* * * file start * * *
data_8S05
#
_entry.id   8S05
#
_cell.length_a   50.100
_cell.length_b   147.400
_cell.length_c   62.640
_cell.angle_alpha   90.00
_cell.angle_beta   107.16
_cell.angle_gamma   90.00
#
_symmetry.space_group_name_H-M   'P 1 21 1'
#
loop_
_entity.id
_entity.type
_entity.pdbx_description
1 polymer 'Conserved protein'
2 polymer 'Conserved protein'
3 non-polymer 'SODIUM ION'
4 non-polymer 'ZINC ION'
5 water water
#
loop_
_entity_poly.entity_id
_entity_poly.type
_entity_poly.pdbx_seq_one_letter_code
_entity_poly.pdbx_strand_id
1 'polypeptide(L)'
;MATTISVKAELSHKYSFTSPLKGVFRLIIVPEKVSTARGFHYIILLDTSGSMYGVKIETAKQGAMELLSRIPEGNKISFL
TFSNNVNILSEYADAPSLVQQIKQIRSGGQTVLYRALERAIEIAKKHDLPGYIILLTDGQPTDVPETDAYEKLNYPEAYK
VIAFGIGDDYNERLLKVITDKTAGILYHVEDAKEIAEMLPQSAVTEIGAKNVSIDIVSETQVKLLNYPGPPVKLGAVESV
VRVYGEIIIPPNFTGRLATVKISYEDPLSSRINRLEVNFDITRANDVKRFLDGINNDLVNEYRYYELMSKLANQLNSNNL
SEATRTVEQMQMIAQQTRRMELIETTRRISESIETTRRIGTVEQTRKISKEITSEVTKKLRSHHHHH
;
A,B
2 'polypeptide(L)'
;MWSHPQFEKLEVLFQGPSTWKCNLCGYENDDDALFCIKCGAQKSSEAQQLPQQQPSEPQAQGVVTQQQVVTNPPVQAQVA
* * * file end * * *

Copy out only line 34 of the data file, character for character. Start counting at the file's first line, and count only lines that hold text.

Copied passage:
SEATRTVEQMQMIAQQTRRMELIETTRRISESIETTRRIGTVEQTRKISKEITSEVTKKLRSHHHHH